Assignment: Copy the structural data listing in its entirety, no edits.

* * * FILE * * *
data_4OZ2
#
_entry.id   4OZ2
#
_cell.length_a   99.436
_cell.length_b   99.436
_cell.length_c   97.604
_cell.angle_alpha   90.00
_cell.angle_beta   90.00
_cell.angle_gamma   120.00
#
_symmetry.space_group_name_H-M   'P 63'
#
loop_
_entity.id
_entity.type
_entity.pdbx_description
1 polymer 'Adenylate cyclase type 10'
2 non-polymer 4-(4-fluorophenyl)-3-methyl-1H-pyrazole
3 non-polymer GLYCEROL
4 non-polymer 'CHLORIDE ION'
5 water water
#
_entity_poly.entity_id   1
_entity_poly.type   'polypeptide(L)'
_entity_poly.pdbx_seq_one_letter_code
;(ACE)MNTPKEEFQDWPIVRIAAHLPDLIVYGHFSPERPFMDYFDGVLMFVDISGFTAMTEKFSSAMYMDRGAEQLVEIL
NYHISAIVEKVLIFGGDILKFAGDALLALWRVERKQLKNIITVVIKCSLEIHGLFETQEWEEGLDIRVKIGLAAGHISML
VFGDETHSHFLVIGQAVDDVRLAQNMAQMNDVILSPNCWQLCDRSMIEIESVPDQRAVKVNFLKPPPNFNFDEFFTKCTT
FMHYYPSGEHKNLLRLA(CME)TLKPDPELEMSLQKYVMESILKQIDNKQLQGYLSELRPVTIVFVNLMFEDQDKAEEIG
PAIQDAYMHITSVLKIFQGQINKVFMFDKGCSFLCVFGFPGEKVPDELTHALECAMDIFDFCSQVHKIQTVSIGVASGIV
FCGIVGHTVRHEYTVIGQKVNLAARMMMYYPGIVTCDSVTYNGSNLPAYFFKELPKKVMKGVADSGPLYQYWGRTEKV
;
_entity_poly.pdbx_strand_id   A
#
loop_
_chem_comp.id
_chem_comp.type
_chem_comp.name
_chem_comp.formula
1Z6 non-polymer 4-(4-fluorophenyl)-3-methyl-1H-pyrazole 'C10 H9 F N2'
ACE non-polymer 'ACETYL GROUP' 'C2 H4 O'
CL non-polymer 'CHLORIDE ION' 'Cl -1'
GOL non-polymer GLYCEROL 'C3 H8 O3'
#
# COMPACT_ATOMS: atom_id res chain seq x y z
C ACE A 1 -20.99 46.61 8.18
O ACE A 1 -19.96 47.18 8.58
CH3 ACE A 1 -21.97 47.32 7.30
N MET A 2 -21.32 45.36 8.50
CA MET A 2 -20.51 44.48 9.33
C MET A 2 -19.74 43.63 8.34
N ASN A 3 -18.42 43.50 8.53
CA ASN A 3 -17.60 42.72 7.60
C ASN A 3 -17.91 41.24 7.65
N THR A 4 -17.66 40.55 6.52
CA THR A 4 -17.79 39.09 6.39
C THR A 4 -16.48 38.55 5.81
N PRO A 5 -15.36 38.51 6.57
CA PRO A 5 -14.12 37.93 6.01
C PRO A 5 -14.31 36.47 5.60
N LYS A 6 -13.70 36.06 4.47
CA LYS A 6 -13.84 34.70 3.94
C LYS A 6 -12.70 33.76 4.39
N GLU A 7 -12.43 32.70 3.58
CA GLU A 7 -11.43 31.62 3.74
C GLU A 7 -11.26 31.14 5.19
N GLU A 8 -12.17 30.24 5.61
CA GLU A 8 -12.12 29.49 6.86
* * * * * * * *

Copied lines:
data_4OZ2
#
_entry.id   4OZ2
#
_cell.length_a   99.436
_cell.length_b   99.436
_cell.length_c   97.604
_cell.angle_alpha   90.00
_cell.angle_beta   90.00
_cell.angle_gamma   120.00
#
_symmetry.space_group_name_H-M   'P 63'
#
loop_
_entity.id
_entity.type
_entity.pdbx_description
1 polymer 'Adenylate cyclase type 10'
2 non-polymer 4-(4-fluorophenyl)-3-methyl-1H-pyrazole
3 non-polymer GLYCEROL
4 non-polymer 'CHLORIDE ION'
5 water water
#
_entity_poly.entity_id   1
_entity_poly.type   'polypeptide(L)'
_entity_poly.pdbx_seq_one_letter_code
;(ACE)MNTPKEEFQDWPIVRIAAHLPDLIVYGHFSPERPFMDYFDGVLMFVDISGFTAMTEKFSSAMYMDRGAEQLVEIL
NYHISAIVEKVLIFGGDILKFAGDALLALWRVERKQLKNIITVVIKCSLEIHGLFETQEWEEGLDIRVKIGLAAGHISML
VFGDETHSHFLVIGQAVDDVRLAQNMAQMNDVILSPNCWQLCDRSMIEIESVPDQRAVKVNFLKPPPNFNFDEFFTKCTT
FMHYYPSGEHKNLLRLA(CME)TLKPDPELEMSLQKYVMESILKQIDNKQLQGYLSELRPVTIVFVNLMFEDQDKAEEIG
PAIQDAYMHITSVLKIFQGQINKVFMFDKGCSFLCVFGFPGEKVPDELTHALECAMDIFDFCSQVHKIQTVSIGVASGIV
FCGIVGHTVRHEYTVIGQKVNLAARMMMYYPGIVTCDSVTYNGSNLPAYFFKELPKKVMKGVADSGPLYQYWGRTEKV
;
_entity_poly.pdbx_strand_id   A
#
loop_
_chem_comp.id
_chem_comp.type
_chem_comp.name
_chem_comp.formula
1Z6 non-polymer 4-(4-fluorophenyl)-3-methyl-1H-pyrazole 'C10 H9 F N2'
ACE non-polymer 'ACETYL GROUP' 'C2 H4 O'
CL non-polymer 'CHLORIDE ION' 'Cl -1'
GOL non-polymer GLYCEROL 'C3 H8 O3'
#
# COMPACT_ATOMS: atom_id res chain seq x y z
C ACE A 1 -20.99 46.61 8.18
O ACE A 1 -19.96 47.18 8.58
CH3 ACE A 1 -21.97 47.32 7.30
N MET A 2 -21.32 45.36 8.50
CA MET A 2 -20.51 44.48 9.33
C MET A 2 -19.74 43.63 8.34
N ASN A 3 -18.42 43.50 8.53
CA ASN A 3 -17.60 42.72 7.60
C ASN A 3 -17.91 41.24 7.65
N THR A 4 -17.66 40.55 6.52
CA THR A 4 -17.79 39.09 6.39
C THR A 4 -16.48 38.55 5.81
N PRO A 5 -15.36 38.51 6.57
CA PRO A 5 -14.12 37.93 6.01
C PRO A 5 -14.31 36.47 5.60
N LYS A 6 -13.70 36.06 4.47
CA LYS A 6 -13.84 34.70 3.94
C LYS A 6 -12.70 33.76 4.39
N GLU A 7 -12.43 32.70 3.58
CA GLU A 7 -11.43 31.62 3.74
C GLU A 7 -11.26 31.14 5.19
N GLU A 8 -12.17 30.24 5.61
CA GLU A 8 -12.12 29.49 6.86